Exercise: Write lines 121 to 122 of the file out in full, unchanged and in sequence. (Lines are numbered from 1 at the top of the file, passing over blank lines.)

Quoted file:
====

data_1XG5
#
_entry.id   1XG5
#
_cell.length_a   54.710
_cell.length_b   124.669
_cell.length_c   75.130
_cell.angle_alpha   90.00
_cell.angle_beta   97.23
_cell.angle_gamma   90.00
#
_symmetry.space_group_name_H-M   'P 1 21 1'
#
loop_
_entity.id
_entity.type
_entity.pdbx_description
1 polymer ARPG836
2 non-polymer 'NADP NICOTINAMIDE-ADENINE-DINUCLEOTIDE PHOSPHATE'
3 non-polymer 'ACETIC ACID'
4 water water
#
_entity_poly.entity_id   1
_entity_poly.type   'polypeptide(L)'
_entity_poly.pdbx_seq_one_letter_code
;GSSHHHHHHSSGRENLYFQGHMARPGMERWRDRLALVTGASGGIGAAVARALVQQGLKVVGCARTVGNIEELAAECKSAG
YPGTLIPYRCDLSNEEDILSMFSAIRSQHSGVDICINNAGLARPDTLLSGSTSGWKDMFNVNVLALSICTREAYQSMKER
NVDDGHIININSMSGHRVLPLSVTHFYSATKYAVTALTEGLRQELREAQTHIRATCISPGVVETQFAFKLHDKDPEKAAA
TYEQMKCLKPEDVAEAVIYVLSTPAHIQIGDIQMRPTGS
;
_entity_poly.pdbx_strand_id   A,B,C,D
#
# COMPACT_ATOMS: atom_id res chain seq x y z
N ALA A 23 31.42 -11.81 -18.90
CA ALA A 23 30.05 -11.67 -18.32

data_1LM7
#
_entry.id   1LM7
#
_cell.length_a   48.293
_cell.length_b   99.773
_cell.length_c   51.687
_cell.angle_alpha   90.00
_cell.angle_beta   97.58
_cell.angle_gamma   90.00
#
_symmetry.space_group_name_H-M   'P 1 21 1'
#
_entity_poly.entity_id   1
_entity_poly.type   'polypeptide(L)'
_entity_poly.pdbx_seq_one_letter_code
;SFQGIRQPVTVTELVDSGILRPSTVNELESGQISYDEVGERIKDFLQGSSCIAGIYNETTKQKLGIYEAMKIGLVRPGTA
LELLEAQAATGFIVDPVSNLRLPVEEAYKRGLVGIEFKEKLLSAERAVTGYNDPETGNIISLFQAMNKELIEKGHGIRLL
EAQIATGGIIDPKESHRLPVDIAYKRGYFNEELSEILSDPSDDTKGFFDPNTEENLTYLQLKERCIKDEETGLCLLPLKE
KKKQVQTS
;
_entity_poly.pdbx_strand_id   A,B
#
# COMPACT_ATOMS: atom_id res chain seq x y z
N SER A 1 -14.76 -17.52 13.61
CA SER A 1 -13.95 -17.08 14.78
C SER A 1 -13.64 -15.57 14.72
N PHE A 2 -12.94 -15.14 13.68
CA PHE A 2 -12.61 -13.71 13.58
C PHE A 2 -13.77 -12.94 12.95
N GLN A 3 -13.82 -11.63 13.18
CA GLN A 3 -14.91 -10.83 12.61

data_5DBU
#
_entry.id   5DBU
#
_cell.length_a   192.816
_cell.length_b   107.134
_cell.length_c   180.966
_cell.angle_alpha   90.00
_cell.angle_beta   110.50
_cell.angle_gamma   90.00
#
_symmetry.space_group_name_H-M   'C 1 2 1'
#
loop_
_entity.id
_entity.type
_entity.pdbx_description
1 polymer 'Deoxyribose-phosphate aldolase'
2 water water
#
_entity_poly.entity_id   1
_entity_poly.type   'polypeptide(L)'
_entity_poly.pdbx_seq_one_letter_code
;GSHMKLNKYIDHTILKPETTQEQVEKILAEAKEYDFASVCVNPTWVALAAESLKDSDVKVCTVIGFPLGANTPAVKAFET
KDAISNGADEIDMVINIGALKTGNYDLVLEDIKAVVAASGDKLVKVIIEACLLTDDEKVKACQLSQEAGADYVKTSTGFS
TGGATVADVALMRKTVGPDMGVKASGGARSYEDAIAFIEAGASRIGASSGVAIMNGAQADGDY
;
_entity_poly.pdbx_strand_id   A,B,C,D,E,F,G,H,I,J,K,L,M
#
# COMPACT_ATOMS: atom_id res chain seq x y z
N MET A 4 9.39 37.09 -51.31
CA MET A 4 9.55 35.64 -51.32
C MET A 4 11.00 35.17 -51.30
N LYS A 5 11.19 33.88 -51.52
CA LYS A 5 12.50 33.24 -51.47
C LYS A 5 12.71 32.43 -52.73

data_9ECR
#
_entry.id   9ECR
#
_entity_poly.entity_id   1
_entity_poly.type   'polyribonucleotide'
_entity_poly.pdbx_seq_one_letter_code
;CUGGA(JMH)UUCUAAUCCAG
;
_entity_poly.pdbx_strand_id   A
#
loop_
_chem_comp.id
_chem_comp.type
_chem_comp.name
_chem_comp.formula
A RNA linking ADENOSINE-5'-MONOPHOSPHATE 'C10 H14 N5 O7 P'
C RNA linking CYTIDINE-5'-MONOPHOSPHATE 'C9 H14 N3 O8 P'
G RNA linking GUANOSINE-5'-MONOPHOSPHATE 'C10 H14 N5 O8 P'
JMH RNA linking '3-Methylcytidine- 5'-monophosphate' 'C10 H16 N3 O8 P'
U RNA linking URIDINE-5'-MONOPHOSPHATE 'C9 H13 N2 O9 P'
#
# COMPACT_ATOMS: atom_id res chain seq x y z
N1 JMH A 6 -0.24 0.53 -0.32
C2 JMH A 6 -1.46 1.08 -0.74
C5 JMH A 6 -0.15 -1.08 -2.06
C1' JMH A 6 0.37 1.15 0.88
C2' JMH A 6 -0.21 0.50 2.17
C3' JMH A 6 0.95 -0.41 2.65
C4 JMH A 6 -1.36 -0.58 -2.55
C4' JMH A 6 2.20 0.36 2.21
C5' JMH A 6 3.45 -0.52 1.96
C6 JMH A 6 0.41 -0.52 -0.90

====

C RNA linking CYTIDINE-5'-MONOPHOSPHATE 'C9 H14 N3 O8 P'
G RNA linking GUANOSINE-5'-MONOPHOSPHATE 'C10 H14 N5 O8 P'